Black Narcissus

This edition printed in:

An orange tabby sniffs a miniature tree beside a copy of Black Narcissus by Rumer Godden.

One Very Long Lovely Day

It’s happened: my lovely spouse has now gotten her first tattoo as the crowning moment to our long day in the big city yesterday. It looks absolutely beautiful, and she’s gorgeously glowing with happiness about it. I’m so happy too. I’ve gotten so many tattoos, but this one that I’m sharing with her feels extra special — even more so than I expected it to feel. It feels like all of our ten married years and all the years that came before them visible on my body is one piece that we share.  I love seeing the piece on her hand and on mine, a symbol just as powerful as our wedding bands.

Beside a miniature orange-leafed tree sits a copy of Rumer Godden's Black Narcissus. The book is blue and covered thickly with embroidery-style motifs.

It was worth the train and the taxis and the time it took to coordinate everything. It was worth the months of agonizing about placement and images and fussing over when to get it done. I’m beyond grateful that my lovely spouse decided to share this experience with me. I love her so much. Ten years went by in the blink of an eye.

A blue book with embroidery-style motifs has images of flowers and birds upon its cover.

It’s All in the Setting

Ruth Godden’s Black Narcissus is a novel that unfolds in the high Himalayas as a group of nuns tries to make a mission of an abandoned palace that once housed a general’s harem. As they struggle with the isolation of the new surroundings and dealing with the indigenous Himalayan populations, the ghosts of the past insert themselves into the present. What follows is the slow dissolution of who the nuns thought they were before they arrived.

An orange tabby tilts her head away from a blue book — Black Narcissus by Rumer Godden.

It’s not a traditional ghost story, but feels like one in terms of atmosphere and the painstakingly detail Godden puts into describing the mountains and the onus she puts on nature as a living, breathing part of the narrative. There are spooky unexplained aspects of the narrative that describe an unexplained presence and ghostly influences that while they are not explicitly detailed, do exist and dog each of the characters in turn.

A cat hides in a beehive-shaped cat cave behind a blue book with embroidery designs on it.

It’s All in the Subtlety

It’s the subtlety that I described above that really makes this book a great selection to the spooky season — especially if you’re looking for something a bit off the beaten path. It’s the unnamed presence and ghosts of the past that the film Black Narcissus from 1947 starring Deborah Kerr takes full advantage of in a lush technicolor thriller that I absolutely recommend. It’s the film that I came across first, though I would probably recommend the book first as its more intricate and more shocking of a novel if you are unaware of the sensational plot turns that the film highlights.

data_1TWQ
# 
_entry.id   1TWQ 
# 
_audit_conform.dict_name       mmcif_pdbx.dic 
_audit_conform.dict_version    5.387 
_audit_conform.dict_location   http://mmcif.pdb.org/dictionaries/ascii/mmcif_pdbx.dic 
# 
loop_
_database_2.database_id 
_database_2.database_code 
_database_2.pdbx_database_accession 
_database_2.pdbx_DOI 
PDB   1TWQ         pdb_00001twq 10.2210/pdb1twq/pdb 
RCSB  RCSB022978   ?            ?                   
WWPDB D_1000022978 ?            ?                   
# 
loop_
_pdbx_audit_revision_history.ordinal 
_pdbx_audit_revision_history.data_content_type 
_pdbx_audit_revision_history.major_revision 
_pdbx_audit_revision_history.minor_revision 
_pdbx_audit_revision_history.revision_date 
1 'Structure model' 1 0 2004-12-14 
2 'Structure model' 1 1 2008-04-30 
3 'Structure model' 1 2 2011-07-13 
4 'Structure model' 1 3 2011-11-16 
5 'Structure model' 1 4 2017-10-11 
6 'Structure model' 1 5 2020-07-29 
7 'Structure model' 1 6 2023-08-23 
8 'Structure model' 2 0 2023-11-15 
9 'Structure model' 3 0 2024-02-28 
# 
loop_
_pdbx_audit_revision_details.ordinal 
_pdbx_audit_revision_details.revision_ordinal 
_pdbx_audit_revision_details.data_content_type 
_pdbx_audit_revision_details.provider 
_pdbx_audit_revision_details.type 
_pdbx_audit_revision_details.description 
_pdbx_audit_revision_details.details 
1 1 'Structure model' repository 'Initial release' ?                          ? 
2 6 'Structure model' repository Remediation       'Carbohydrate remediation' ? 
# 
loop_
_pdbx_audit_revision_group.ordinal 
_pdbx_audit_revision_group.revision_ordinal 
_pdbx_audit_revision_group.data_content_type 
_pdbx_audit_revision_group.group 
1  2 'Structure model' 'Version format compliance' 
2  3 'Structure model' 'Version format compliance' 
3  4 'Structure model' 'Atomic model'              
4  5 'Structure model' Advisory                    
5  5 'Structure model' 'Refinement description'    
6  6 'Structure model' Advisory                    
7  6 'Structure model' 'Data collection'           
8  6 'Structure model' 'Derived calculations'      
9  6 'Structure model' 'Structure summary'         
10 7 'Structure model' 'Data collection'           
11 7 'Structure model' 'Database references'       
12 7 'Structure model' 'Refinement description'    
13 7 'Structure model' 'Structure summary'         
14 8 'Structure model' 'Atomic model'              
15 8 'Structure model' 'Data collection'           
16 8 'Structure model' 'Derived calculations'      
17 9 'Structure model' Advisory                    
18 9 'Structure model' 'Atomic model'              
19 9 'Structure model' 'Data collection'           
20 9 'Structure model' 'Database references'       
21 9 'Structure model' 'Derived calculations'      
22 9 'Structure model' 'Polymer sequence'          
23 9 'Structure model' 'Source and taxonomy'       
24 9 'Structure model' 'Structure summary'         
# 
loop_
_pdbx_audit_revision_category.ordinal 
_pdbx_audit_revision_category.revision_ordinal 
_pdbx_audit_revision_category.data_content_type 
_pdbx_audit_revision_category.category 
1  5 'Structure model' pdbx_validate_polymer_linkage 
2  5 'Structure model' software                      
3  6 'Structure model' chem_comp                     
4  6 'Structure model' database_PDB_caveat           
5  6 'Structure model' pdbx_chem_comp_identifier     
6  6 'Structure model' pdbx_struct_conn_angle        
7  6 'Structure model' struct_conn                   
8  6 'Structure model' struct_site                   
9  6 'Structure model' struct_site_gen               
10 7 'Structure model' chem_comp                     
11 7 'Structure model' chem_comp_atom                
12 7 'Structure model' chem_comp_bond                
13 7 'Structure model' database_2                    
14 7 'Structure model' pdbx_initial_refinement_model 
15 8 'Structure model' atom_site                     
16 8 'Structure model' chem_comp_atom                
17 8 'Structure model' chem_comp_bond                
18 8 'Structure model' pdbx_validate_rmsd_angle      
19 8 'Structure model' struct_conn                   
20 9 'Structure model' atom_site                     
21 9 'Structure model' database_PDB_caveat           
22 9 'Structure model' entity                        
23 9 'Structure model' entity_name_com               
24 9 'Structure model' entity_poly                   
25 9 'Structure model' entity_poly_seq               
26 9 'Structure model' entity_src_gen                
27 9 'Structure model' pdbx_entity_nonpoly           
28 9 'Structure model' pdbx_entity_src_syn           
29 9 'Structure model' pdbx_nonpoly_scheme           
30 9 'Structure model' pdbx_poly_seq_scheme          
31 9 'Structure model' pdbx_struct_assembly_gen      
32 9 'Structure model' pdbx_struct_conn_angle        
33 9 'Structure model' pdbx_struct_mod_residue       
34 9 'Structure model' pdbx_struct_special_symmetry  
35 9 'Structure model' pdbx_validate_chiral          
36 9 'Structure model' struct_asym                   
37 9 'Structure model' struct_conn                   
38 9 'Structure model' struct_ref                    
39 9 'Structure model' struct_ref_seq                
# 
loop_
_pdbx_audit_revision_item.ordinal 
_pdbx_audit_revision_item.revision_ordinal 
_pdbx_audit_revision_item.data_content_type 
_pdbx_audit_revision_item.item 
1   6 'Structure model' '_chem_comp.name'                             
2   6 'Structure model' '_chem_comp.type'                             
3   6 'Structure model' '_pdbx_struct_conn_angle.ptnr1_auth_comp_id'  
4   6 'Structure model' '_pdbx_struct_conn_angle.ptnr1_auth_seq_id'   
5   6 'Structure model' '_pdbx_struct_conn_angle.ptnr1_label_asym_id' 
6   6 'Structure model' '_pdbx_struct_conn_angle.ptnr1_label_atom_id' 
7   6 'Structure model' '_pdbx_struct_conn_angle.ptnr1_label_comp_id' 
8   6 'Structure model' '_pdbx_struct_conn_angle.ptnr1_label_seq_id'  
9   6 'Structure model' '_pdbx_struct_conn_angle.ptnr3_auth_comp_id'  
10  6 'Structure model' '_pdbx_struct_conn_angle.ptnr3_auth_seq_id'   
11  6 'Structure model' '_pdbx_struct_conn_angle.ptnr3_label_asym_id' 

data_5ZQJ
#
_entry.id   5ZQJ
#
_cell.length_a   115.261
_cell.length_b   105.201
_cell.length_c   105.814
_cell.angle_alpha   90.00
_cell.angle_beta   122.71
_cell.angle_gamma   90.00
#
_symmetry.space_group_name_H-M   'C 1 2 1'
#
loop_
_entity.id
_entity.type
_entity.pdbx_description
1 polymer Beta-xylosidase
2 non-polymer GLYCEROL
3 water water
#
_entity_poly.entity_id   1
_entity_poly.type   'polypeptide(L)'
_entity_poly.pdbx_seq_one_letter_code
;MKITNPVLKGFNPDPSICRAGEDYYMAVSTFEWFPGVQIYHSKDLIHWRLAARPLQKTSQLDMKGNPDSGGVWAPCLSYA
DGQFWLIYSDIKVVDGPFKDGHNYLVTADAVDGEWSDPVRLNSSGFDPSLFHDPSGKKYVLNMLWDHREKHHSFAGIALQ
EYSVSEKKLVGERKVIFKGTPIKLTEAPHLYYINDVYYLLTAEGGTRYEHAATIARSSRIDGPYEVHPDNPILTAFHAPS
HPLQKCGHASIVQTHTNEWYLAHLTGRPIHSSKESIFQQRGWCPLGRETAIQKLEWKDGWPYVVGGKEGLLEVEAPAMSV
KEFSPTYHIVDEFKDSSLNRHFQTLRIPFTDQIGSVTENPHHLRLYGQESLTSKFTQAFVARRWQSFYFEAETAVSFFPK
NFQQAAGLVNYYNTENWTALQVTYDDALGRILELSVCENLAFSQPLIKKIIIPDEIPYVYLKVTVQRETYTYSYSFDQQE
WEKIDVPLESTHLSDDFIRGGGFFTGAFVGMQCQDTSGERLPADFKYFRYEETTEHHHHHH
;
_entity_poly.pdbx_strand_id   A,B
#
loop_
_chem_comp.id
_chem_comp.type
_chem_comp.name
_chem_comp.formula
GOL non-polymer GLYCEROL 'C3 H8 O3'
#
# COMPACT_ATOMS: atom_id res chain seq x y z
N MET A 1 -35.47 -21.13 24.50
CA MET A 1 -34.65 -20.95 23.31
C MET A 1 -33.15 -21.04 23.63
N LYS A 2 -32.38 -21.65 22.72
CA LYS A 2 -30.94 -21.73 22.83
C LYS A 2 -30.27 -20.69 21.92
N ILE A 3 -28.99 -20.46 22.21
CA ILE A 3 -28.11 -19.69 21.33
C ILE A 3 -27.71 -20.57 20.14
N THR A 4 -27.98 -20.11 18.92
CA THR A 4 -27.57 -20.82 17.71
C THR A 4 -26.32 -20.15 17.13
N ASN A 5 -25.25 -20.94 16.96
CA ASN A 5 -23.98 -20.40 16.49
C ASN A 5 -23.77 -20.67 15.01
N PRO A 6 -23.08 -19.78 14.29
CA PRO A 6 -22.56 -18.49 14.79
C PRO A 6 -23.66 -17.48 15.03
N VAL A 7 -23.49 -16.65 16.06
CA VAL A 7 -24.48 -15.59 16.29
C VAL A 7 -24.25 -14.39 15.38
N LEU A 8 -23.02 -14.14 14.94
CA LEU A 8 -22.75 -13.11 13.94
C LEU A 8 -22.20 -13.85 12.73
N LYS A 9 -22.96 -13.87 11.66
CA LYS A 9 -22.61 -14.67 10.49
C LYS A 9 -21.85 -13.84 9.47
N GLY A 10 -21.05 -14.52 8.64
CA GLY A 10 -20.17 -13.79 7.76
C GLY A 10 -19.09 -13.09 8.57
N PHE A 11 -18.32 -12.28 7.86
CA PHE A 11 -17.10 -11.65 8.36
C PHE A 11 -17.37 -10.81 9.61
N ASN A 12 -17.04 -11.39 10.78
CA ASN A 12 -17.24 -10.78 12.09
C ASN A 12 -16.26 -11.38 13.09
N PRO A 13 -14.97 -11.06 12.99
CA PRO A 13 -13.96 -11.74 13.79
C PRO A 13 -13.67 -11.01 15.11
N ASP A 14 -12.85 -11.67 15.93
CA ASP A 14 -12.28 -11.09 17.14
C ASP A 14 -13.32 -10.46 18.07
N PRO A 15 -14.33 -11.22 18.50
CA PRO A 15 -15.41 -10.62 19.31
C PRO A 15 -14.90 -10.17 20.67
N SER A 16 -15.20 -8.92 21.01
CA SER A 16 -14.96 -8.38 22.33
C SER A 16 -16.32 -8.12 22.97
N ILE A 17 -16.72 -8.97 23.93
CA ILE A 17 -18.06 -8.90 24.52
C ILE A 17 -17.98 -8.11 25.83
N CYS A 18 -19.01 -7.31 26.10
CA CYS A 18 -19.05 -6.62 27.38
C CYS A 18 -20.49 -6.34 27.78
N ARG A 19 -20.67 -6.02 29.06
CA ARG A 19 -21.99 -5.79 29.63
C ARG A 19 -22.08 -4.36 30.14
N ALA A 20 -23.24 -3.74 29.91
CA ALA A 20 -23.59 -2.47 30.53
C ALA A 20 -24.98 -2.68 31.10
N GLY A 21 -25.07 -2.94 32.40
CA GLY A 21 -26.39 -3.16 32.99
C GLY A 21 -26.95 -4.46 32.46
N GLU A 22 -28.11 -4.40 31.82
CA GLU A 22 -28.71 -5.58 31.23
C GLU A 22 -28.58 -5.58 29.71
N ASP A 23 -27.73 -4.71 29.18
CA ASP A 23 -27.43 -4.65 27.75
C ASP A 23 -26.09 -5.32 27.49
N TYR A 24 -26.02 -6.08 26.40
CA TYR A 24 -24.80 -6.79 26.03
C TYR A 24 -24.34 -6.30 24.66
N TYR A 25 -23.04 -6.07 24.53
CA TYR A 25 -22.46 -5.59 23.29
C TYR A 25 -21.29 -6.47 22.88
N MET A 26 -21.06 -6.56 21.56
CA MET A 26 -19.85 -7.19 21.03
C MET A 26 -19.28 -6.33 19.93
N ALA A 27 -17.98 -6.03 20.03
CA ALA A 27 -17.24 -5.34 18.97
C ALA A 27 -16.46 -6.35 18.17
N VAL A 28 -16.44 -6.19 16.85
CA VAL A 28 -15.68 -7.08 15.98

A cat hides behind a book, inside a cat cave. One paw comes out to bat at a miniature tree.

Modern Problems

This book was written in 1939 and has the expected amount of problems for its time when it comes to attitudes towards women and Indigenous Peoples. There is colonialism. There are clear cases of stereotypes. The nuns are interested in spreading Christianity and assimilating the Himalayan people they come across. There is an imposition of their beliefs on everyone in their vicinity. It’s a narrative that relies heavily on a very colonialist mentality and there’s no excuse for that and there’s no avoiding it when you’re reading the novel or watching the film.

Peeking out from a cat cave, a big-eyed orange tabby peers around the edge of a book.

Admittedly, it’s a bit satisfying when the palace ends up shaking their identities and their belief in their own culture’s infallibility because of this colonialism, but I doubt that was entirely Godden’s point. It definitely is part of it, because it’s clear that the convent is meddling with forces it does not care to understand and trodding on delicate ground. But I’m not convinced that’s an explanation for the full extent of the colonialism or every incidence where it rears its head.

Also, the interaction of the women with Mr Dean is not easy to read. Though he is supposed to be the knowledgeable party due to his experience in the Himalayas, it comes across like he is somehow more practical because he is male. The emphasis on his ruggedness is very difficult to reconcile and, while it is essential to the narrative, leaves a bad taste behind it.

Intently, an orange tabby paws at a miniature tree with orange leaves. A blue book stands beside her.

The Day After

Now comes the more difficult part — the healing process. At this point I don’t even need the print out of the aftercare instructions, I’ve been through this so many times. However, my lovely spouse is new to this and she’s new to the foibles of taking care of a healing tattoo. The little bit of aching and itchiness and stinging are nagging at her a bit and she’s very tempted to poke the image (which is very thankfully under a clear bandage). Even this part is going to be magical. She has so many talents and areas of expertise that I’m enjoying getting to help her with a process that I’m so familiar with.

But the best part? When she looks at her new ink and smiles that incredible, happy smile that I just can never get enough of.

Black Narcissus by Rumer Godden stands beside a miniature tree with orange leaves. Through the tree, a cat peers.

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